By Jody Owens

(This essay was first published on; the author has given us permission to republish it here.)

A 2021 report from the Barna Group and the American Bible Society offered encouraging news about Bible engagement in the United States. According to the report, the number of people defined as “disengaged” from the Bible rose from 136 million (54%) in 2018 to 100 million (39%) in 2021.

The American Bible Society has suggested that the disengaged 36 million people have moved on to what they call the “mobile medium.” Characterized as “Bible-compatible” or “Bible-neutral,” this mobile milieu at least occasionally engaged Scripture and found the Bible useful. However, they also felt frustrated because they often don’t have a good model for reading the scriptures well.

Unfortunately, the news from the 2022 “State of the Bible” report was not so encouraging. The number of “disengaged Bibles” increased to 145 million, while the “mobile medium” decreased to 66 million (from 95 million in 2021). Additionally, the new survey reports that 64 million Americans were “engaged in scripture” in 2021, but that number dropped significantly to just 49 million Americans (19 percent) in 2022.

While the news of a substantial decrease in meaningful engagement with scripture over the past year is troubling, a deeper issue has surfaced. According to the most recent study, even those who consult the scriptures find that reading the Bible does not change their life. “In 2022, Americans are less likely than ever to say the Bible influences how they live out their faith in their relationships with others.” For some reason, fewer scripture readers report life transformation as a result of reading scripture.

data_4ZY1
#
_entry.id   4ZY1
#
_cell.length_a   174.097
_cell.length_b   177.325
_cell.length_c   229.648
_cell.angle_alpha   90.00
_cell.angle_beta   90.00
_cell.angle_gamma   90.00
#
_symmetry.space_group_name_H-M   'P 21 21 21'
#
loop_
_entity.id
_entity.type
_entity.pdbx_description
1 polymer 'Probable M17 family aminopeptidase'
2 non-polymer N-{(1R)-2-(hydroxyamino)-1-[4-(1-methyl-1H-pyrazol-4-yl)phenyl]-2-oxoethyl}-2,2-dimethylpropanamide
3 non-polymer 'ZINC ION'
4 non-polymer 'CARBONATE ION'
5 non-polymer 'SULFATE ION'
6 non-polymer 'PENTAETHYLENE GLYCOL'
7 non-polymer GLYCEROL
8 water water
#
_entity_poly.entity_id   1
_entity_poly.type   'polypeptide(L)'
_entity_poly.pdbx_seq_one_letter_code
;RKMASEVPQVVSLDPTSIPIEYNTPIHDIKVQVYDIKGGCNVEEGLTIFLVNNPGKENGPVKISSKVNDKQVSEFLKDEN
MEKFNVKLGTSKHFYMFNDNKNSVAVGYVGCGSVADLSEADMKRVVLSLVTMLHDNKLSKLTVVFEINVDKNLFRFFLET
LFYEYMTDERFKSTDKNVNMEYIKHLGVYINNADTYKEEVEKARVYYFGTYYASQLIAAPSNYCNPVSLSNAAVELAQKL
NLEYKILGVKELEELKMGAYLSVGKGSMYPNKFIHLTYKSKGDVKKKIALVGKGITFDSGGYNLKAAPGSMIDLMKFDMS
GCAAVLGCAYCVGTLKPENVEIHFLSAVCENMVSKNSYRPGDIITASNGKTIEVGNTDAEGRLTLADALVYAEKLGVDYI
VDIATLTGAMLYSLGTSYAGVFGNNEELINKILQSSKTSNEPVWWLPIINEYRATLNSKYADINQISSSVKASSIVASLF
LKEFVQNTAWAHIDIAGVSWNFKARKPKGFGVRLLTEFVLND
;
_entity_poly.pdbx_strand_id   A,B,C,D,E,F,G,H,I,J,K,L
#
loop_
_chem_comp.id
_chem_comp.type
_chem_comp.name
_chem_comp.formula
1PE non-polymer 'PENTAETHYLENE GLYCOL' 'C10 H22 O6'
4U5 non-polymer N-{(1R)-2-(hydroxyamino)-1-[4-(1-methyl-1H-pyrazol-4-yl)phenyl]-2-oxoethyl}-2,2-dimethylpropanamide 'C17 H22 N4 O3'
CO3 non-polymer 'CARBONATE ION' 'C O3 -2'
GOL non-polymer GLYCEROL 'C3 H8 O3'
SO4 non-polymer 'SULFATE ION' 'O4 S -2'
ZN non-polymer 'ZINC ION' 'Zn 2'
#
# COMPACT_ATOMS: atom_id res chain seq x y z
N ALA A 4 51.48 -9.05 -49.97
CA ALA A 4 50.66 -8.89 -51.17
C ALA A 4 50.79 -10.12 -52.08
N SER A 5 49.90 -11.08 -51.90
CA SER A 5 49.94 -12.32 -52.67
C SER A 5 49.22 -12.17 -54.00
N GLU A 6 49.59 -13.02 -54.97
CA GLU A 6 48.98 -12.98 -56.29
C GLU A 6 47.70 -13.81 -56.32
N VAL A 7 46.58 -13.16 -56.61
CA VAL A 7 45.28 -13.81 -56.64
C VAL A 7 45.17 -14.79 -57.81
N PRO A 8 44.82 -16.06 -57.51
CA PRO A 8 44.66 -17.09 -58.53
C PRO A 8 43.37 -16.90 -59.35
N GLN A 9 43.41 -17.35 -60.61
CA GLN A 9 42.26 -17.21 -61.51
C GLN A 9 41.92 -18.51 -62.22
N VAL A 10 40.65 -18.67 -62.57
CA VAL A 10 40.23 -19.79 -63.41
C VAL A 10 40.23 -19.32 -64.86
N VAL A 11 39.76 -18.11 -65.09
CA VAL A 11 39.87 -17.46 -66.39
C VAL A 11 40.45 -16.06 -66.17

These results seem to clash with the testimony of Scripture itself. After all, the Word of God is “alive and active.” Sharper than any two-edged sword, it penetrates to divide soul and spirit, joints and marrow; it judges the thoughts and attitudes of the heart” (Hebrews 4:12). So how do you reconcile this verse with the trend reported in the study?

When I discuss the importance of ritual in relationships, I tell my students that when a ritual loses its meaning, the problem is usually not with the ritual but with the heart of the person engaged in the ritual. The same can be true for engagement with the scriptures. Receptive hearts and minds usually encounter God in the text. Those who “hunger and thirst for righteousness” are generally not disappointed; they experience the transformation God desires to bring about in our lives.

Perhaps we have paid too little attention to the cultivation of our own hearts and minds. The seed of the Word will not take root and thrive in hard or rocky ground. Perhaps we also failed to recognize the way The Word of God works to shape and transform. Our educational system and culture trains us in a way of reading literature that goes against the way scripture was designed to be read and experienced. Our information culture resists embracing text written primarily for processing rather than information.

This is precisely the question with which we will struggle during the Spiritual Formation Leadership Summit (Oct. 17-19, 2022; April 17-19, 2023; May 3-5, 2023). The theme of the Summit, “Shaped by the Word”, is borrowed from the title of the book by Robert Mulholland book, which I highly recommend. At the Fall and Spring Summits, we will reflect on Mulholland’s thesis, but we will also delve deeply into the dynamics at work when we read scripture. We will pay attention to the assumptions of biblical authors and how our modern assumptions get in the way of the work God seeks to do in us through the Word. I encourage you to read Mulholland’s book, but if you want a deeper study and an opportunity to approach the scriptures in new ways, I hope you’ll join us for one of the three Summit gatherings this fall. and this spring.

Learn more about the Spiritual Formation Leadership Summit and register on

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Barna, “State of the Bible 2021: Five Key Findings,” May 19, 2021; accessible to

NRB, “State of the Bible: The Bible in America,” Marissa Postell, November 18, 2021; accessible to

American Bible Society, “State of the Bible USA 2022,” p. XVI; accessible to


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